With Chinese cement consumption likely to top the 1bn tonne level in 2005, industry specialists suggest that growth in consumption is likely to moderate significantly in 2006-2007 as Chinese government planners come to terms with an overheating market economy and significant levels of unrest from the majority rural population, many of whom feel they are being bypassed by this recent surge in economic developments and more importantly local living standards, education and employment opportunities.
For the local cement sector the feeling seems to be that consumption growth might be somewhat limited in 2006 with prices remaining depressed and costs of fuel and electricity rising adding to the current squeeze on profits.
Longer term, such demand, pricing and cost developments will act to squeeze out many of the older shaft kiln and wet kiln operations which still make up over 60 per cent of China’s production base, but in the meantime, many of the more modern production facilities with access to the coast will switch to the more lucrative export sector especially as today’s FOB export prices are now higher than domestic selling prices.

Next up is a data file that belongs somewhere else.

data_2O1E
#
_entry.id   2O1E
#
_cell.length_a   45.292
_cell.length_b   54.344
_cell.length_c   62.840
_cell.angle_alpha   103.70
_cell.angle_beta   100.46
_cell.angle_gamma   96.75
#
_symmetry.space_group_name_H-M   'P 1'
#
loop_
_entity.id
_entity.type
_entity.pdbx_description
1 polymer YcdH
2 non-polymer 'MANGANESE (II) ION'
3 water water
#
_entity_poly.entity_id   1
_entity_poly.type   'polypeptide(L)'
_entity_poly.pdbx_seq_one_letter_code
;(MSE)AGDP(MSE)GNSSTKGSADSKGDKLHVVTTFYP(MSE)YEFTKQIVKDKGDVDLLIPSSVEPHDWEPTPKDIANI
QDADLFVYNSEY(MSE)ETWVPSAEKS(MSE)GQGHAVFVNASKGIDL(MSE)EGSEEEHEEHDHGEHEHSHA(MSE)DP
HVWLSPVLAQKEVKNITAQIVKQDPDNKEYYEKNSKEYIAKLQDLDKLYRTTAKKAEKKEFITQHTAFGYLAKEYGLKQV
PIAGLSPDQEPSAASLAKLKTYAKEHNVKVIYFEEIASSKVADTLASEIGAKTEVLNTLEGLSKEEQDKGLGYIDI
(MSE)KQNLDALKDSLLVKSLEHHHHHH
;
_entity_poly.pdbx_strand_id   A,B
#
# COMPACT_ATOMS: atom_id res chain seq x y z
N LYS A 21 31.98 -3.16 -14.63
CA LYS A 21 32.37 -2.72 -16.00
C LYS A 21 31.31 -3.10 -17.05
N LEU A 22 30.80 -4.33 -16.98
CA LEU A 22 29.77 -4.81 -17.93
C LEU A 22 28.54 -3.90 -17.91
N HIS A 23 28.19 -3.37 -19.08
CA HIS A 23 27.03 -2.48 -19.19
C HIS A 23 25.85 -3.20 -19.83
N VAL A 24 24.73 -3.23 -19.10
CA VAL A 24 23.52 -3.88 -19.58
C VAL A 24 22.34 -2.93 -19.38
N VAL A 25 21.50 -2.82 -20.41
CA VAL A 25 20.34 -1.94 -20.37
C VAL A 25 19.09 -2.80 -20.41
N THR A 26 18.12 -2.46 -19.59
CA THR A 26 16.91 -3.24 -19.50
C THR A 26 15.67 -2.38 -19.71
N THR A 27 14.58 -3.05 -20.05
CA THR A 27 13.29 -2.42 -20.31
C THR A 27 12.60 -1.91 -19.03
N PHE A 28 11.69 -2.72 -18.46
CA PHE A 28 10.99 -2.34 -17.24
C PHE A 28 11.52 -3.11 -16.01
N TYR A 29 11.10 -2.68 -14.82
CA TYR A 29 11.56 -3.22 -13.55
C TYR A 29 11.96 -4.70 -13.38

Exports of cement and clinker have remained relatively static at around 5-6Mt over the 2001-2004 period but on current indicators this years export sales will top 10Mt and for 2006, the strong possibility that export sales will reach 15Mt and as much as 20Mt by 2007. Such cement and clinker availability on the open market will have a sizeable impact on more established regional trade flows and if ocean freight rates were also to decline appreciably over this same period then Chinese cement could once again find its way into more distant markets, particularly Europe which may sound a note of concern to some European producers.